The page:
There are 42 Yak-3s profiled in this volume, the vast majority in Soviet markings and AMT 11 / 12 / 7 camouflage, although there are several exceptions thrown in for good measure.  All the profiles are of either the port or starboard sides, no plan views are provided.  Eight of the profiles are of aircraft of the Normandie-Niemen Regiment so there is plenty here for the fans of this famous French unit.

This is a quality series, and there is lots of inspiration for modelers here (provided decals can be sourced of course).  I would have liked to have seen some additional background on the individual aircraft and their pilots, it is always more interesting and inspiring to know something of the history involved.  Several of these volumes have appeared on the secondary market, often at a significant discount.  They are well worth picking up, especially if they can be found at a bargain price!

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Soviet Destroyers of World War II Book Review

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Soviet Destroyers of World War II

By Alexander Hill, illustrated by Filipe Rodríguez

Series: Osprey New Vanguard Book 256

Paperback, 48 pages, heavily illustrated

Published by Osprey Publishing March 2018

Language: English

ISBN-10: 1472822560

ISBN-13: 978-1472822567

Dimensions: 7.3 x 0.1 x 9.7 inches

There are not many books on the subject of the Soviet Navy during the Great Patriotic War, the subject just receives an occasional mention as part of another narrative.  Osprey’s New Vanguard series is an excellent format to introduce the topic of Soviet Destroyers and provides a comprehensive overview of the different classes and their histories.  Technical specifications and the service record of each ship are included, along with many photographs and illustrations.

Destroyers were, and still are, a fundamental warship type which forms the backbone of any navy.  In the years preceding the war Soviet naval development lagged behind that of other nations, and this was readily apparent in their destroyer force.  The problems began with design and construction. Soviet destroyers were not good “sea boats”, and suffered reliability issues due to poor construction and materials.  Building or repairing the ship took far longer than it would have for other nations (particularly the U.S.) and the crew was generally tasked with helping the shipyard make repairs or alterations.  Armament was inferior, main guns were often old and lacked anti-aircraft capability, guns dedicated to the anti-aircraft role were of mixed calibers and many had low rates of fire.  The Soviet Navy lacked both radar and sonar at the beginning of the war, even after the Allies provided these sensors the sailors were not proficient in their operations.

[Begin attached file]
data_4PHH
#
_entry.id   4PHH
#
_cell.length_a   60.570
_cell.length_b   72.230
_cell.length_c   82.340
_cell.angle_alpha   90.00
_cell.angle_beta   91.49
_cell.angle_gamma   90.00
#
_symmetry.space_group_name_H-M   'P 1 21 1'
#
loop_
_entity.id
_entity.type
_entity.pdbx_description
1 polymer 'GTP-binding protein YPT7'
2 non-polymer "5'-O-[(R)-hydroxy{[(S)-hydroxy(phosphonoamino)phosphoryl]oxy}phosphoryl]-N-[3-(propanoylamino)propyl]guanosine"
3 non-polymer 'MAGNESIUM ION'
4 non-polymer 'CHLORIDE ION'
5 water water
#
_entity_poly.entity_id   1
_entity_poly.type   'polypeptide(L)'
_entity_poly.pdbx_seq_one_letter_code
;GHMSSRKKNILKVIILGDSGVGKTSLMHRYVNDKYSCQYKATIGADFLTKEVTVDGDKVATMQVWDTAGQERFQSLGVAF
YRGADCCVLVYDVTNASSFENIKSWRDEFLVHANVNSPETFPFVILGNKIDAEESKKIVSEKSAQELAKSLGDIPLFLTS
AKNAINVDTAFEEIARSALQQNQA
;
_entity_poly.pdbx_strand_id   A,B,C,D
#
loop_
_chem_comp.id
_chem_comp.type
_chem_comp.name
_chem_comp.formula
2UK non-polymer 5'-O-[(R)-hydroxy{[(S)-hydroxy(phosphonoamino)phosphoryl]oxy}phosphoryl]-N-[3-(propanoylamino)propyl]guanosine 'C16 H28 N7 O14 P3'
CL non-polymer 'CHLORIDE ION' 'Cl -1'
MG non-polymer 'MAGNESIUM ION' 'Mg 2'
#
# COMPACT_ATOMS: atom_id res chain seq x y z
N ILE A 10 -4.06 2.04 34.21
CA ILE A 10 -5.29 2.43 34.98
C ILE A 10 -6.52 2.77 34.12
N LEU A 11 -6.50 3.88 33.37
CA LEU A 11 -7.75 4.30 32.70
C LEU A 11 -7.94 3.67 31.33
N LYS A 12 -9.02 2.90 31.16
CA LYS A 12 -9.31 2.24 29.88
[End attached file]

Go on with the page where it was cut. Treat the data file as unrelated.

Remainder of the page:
Adding to these issues was the inexperience of the crews.  Stalin’s purges of the 1930s eliminated many seasoned Officers and experienced sailors from the ranks, crews of conscripts led by political appointees in outdated ships was not a recipe for success.  The Soviet Navy suffered greatly during the first few months of the war.  A great number of ships were lost to mines.  Many others were lost to air attack, which is not surprising given their outdated armament and lack of fire control.  Several vessels were engaged in friendly fire incidents or damaged due to a lack of basic seamanship, a reflection of the training of the crews.

This book is enlightening when one realizes that many of the problems encountered by the Soviet Navy then are still facing the Russian Federation Navy today.  The Russians still have great difficulty building, repairing, and maintaining their ships.  Reliability of their engineering plants and mechanical deficiencies of their hulls limit or even prohibit deployment of many of their warships.

This book is a quick read, but an informative overview of the development of destroyers in the Soviet Navy.  Hopefully we will see more books on the Soviet Navy from Osprey in the future.

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Tamiya Ilyushin IL-2 Sturmovik in 1/72 Scale

This is the Tamiya  Ilyushin IL-2 Sturmovik.  What an outstanding kit!  I have built the Tamiya Zeros, the IL-2 is every bit as finely engineered, the thing just falls together.  I was able to complete this build without using any putty.  The seams almost disappear, they only needed a little sanding.  This is nice as the surface detail is as fine as you’ll see.  The cockpit builds up as a separate assembly which can be inserted into the fuselage from below.  Detail is perfectly adequate for the closed canopy, and really would look fine with the canopy opened.  The cockpit was masked with Eduard masks – highly recommended.  The masks for the landing light on the wing are not mentioned in the directions, but they are included.  The model was built OOB, the only additions were tape belts and antenna wires.  Overall, a very enjoyable build, it just flew together.  This kit represents the state of the art.

The markings are from the kit and depict the aircraft of Guards Captain Ivan Pavlov, commander of the 6th Guards Attack Aviation Regiment, 3rd Air Army, 1st Baltic Front.  Pavlov was twice awarded Hero of the Soviet Union.  The inscription on the fuselage reads, “To our countryman, Hero of the Soviet Union, comrade Pavlov from Kustanay’s workers.”